Action on Sugar React to the Closure of Public Health England
On Saturday, the Telegraph reported that the Secretary of State for Health and Social Care Matt Hancock planned to replace Public Health England - an executive agency of the Department of Health and Social Care, who therefore report to Mr Hancock - due to concerns over PHE’s response to the pandemic. This was confirmed in the Secretary’s speech at the Policy Exchange on Tuesday. The organisation replacing PHE is the National Institute for Health Protection which will protect the country from ‘External threats like biological weapons, pandemics, and of course infectious diseases of all kinds’.
While a consultation has been promised, the lack of information provided on the future of all of PHE’s vital work is very concerning. Who will now take on responsibility of their crucial reformulation programmes, and will known issues with these programmes (such as a lack of transparent monitoring, a lack of ambition with the targets and a lack of engagement with industry to ensure compliance) be addressed in the shuffle? Mandated actions have been promised if progress towards PHE’s voluntary programmes was poor. Will this commitment be honoured?
Matt Hancock has suggested that obesity prevention may be transferred to local authorities or even healthcare professionals. We have serious concerns about how such a move would impact local authorities and if they will be given the necessary funding and powers to address this. Furthermore, while GPs have the potential to take on more prevention work, they do not currently have the required training and education in evidence-based nutrition to address all diet-related non-communicable diseases.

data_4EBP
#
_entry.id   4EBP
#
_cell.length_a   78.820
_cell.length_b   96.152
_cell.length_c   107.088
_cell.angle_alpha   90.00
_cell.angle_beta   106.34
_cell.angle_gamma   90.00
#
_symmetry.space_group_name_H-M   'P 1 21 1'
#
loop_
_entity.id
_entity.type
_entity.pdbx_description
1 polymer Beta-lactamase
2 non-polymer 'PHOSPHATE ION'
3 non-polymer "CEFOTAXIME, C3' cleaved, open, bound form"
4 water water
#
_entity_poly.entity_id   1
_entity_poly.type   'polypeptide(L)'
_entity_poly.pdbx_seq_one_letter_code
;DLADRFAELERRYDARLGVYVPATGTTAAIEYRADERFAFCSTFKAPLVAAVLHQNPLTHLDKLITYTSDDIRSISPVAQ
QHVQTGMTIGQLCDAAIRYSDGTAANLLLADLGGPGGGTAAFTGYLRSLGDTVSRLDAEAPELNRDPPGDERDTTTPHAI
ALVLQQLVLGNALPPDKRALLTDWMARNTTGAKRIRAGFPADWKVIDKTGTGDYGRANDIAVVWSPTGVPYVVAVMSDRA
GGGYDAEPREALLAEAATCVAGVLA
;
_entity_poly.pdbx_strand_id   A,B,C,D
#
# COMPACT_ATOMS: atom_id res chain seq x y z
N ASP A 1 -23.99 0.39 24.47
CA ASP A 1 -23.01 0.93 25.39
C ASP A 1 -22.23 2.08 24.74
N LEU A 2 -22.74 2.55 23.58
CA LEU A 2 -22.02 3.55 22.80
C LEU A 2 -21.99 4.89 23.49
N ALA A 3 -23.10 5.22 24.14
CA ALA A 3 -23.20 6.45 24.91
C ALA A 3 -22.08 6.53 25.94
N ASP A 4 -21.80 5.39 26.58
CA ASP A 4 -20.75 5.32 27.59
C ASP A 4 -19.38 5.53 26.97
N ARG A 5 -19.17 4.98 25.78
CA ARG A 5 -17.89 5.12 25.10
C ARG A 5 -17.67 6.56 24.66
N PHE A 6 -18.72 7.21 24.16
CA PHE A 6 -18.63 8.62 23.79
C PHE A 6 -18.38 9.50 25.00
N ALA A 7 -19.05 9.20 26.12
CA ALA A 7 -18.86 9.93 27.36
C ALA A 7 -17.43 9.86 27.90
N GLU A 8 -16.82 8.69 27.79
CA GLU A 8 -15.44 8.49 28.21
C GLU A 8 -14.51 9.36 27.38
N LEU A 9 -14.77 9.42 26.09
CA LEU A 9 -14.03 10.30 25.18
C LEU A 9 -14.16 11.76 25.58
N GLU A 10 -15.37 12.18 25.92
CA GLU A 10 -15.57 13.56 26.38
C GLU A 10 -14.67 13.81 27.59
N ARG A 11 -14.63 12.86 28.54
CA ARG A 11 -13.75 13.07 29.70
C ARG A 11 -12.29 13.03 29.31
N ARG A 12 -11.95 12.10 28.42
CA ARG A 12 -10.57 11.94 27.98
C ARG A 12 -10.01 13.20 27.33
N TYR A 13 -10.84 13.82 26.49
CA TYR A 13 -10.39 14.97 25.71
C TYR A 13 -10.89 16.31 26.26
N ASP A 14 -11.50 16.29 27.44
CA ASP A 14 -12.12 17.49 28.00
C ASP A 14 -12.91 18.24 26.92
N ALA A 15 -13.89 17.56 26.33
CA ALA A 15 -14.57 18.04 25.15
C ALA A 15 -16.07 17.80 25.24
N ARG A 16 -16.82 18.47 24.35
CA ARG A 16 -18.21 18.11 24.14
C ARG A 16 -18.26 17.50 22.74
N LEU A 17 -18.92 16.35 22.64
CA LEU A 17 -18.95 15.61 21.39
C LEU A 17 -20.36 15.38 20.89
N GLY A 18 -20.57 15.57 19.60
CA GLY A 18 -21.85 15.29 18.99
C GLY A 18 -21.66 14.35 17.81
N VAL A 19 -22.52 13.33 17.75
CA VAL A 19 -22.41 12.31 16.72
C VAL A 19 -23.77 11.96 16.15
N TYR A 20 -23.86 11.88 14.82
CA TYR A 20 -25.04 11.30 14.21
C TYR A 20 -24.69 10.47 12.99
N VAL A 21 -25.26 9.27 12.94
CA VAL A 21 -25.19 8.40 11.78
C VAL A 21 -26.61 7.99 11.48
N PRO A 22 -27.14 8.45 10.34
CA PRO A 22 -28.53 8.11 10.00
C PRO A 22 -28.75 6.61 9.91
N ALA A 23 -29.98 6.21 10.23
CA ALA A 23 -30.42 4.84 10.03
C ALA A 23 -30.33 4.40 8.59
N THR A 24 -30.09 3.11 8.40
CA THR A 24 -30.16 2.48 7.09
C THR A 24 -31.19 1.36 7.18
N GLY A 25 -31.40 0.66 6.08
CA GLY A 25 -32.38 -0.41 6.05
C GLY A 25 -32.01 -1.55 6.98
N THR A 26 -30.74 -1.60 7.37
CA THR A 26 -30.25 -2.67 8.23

Even while in the grasp of the pandemic, obesity reduction is crucial to improving our resilience, particularly in the face of a second wave of the virus. PHE’s own evidence review highlighted that overweight and obesity are independent risk factors for the virus. Now, and once the pandemic has passed, reducing obesity and reducing inequalities are priority actions but the Government has effectively side-lined this work.
As worrying as this development is, it is now crucial that public health is given the status it deserves, under a properly funded, independent and accountable organisation that is free from government and food industry interference.
Mhairi Brown, Policy and Public Affairs Manager for Action on Salt and Sugar, said:
“Scrapping PHE without consultation, on a Sunday morning, behind a paywall and all while Parliament isn’t sitting makes it difficult to see this as anything other than avoiding scrutiny and making PHE a scapegoat. However critical we have been of PHE in the past, their remit is broad and covers much more than surveillance of contagious diseases, including health screening, health promotion and obesity prevention programmes. This news leaves us with serious concerns about how prevention will now be managed.”